What Makes Natural Casings Different Than Collagen Casings?
One example is that natural casings will give your sausage a more natural curved look. Natural casings also have a very distinct bite and feel to them as well. In addition, natural casings produce a nice, deep, smoke penetration. They are also typically easier to twist link. Natural Casings are typically used for a more traditional type of sausage, but collagen is rapidly becoming a more popular choice, and Collagen Sausage Casings are the choice recommended by Walton’s for most applications.
How Long Can I Store Natural Sausage Casings?
Storage on our natural casings sits at about a year, but since it is not a manufactured product that time may vary a little. Keep them stored at 40 degrees or lower and do not freeze the casings which could damage the casings. If you open a package and do not use it all, try to return the extra casings back into the original package and brine solution, but if you do not have either, bag the extra casings, add extra salt, and seal it. If you absolutely have to freeze the casings for longer storage, you may, but it may weaken the casing and make them more prone to breakage or “blow-outs” during stuffing.
What Is the Recommendation For Stuffing & Twist Link Natural Casings?
Make sure to not over stuff your casings, because as you twist link it, the pressure within the casing will increase. You can always throw in a few extra twists to firm up the links. Practice makes perfect and it is difficult to explain in simple words exactly how full to fill a natural casing. Simply stuff and fill casings until they are slightly tight, and use the twist linking process to twist and tighten up links. Remember, it is easier to fix an understuffed casing than fix an overstuffed casing, especially if you have a “blow-out” while stuffing.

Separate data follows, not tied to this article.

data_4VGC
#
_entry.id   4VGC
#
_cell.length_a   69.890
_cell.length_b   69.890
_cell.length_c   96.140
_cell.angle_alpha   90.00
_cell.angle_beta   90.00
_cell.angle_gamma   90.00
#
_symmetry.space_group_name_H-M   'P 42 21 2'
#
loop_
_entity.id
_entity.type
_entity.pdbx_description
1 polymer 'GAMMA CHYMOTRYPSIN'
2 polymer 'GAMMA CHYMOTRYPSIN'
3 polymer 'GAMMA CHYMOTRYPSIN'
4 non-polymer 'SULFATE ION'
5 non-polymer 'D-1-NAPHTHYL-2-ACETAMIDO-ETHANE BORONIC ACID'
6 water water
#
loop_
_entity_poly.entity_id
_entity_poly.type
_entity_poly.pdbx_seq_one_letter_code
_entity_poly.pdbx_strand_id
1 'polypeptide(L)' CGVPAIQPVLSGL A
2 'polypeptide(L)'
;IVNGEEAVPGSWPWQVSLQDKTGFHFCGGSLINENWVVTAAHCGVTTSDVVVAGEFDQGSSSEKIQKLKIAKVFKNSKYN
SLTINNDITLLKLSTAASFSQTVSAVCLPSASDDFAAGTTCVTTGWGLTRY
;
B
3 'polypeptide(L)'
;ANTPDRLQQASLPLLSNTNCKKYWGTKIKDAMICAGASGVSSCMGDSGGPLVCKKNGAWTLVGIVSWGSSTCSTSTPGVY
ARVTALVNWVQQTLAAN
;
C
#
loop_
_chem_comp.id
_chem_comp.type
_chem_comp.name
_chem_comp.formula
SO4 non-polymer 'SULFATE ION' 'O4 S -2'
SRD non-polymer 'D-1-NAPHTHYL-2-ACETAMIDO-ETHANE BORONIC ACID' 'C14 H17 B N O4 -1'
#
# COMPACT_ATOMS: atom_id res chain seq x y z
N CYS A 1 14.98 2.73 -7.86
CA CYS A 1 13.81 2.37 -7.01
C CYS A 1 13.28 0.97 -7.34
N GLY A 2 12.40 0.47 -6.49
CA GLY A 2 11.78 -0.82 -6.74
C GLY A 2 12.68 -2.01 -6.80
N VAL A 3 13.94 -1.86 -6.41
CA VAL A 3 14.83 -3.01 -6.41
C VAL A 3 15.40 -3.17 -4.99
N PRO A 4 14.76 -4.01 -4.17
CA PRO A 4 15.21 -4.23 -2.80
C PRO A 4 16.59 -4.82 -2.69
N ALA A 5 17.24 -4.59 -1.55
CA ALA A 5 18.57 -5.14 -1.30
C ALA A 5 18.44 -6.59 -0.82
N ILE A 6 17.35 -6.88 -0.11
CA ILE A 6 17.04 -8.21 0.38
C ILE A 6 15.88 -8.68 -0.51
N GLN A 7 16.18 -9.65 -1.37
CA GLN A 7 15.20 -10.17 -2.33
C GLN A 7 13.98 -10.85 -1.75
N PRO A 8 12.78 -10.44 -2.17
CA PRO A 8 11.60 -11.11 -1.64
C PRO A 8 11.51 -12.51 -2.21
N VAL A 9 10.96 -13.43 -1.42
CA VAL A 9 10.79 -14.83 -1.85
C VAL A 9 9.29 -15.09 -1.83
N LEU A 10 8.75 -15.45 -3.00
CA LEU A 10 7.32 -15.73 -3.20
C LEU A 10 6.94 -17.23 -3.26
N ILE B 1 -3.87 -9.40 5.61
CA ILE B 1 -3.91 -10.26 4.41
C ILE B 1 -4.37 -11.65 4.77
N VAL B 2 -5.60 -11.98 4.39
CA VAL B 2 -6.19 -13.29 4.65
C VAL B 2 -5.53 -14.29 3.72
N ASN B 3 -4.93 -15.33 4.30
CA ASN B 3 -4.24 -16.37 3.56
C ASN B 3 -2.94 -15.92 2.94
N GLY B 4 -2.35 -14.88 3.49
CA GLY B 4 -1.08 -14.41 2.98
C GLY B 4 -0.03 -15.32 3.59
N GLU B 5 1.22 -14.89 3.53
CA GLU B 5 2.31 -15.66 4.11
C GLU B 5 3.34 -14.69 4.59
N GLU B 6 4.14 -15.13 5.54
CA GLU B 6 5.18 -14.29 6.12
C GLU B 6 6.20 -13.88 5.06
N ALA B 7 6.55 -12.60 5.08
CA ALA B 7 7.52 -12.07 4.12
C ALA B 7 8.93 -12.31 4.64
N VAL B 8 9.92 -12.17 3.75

Watch WaltonsTV: Natural Sausage Casings 101
MMMMMM I was going to add Citric acid so maybe I’ll adjust and maybe do half one way.
Thanks for info.Tarp.
@tarp First, I think you are wise to go with the 1/2 to 10 lb ratio if you haven’t tried that cheese yet it is extremely hot! Very good tasting but it is nothing at all like our Hot Pepper cheese which tastes more like pepper jack, this stuff deserves its name in my opinion.
As for the flavor, I think they will match up fairly well. That might change if you use encapsulated citric acid, I can see the tang from the acid maybe not going so well with the Ghost Pepper Cheese. However, I also like adding Citric Acid when I make Habanero Lime snack stick so tang and heat aren’t necessarily a bad match, just something to think about!
I’m going to make some pepperoni sticks in a few days and was wondering if anyone has added ghost pepper high temp.cheese to the excalibur product. My wife thinks not . I’m talking 1/2 lb to 10lbs meat.
But we like it hotter than most people but it might not flavor it correctly.???
Will it BBQ? Smores!
In this segment we pose the question and the answer to Will it BBQ? So much more than just hamburgers, hot dogs, and other meats can be BBQ'd, Grilled, or Smoked. And, this is where we try out unique ideas for cooking on a grill or smoker. This week we are BBQ'ing Smores and letting you know if it will BBQ or not!Prep Time
5 MinutesCook Time
Obviously, Smores will BBQ, doing them on a grill is basically the same process as over a fire but doing it on the BBQ might have a few advantages. With normal smores, you are relying on the heat from the marshmallow to melt the chocolate and you can only do a few at a time.
Some people might say doing it this way takes all the fun out of it, the messy gooey fingers are part of it and if you have kids I’m sure that’s true but if you are making larger quantities for a dessert then this is the way to go. We lined the bottom of a foil pan with graham crackers then we laid a few pieces of chocolate on top of those and put the marshmallow ontop of that. We left the top layer of graham crackers off until just before it was done so we could easily monitor their progress.
We did a few where we cut a slit in the marshmallows and inserted a small piece of chocolate to see if that made any difference in the finished appearance.
We had our grill running at 450° and we let them cook for about 10 minutes.So, Will it BBQ?
I sprinkled some Cinnamon toast shake on these and just like always that made things a lot tastier!
So, in the end, is this any better than doing it over a fire? Well that depends, if the little ones want to use something like the Fire Fishing Pole and make an evening of it then this might take some of the fun out of it. However, if you are just wanting to make some delicious gooey smores for a lot of people then this is the way to go!Shop Walton’s for Broil King S 590 Weston Pro Series #32 Meat Grinder Hi-Temp Ghost Pepper Cheese
@mesbilawson That’s awesome, hope your next batch is as good as the first!
@jonathon Thank you so much. We are very excited to make more snack sticks. We ordered more supplies today!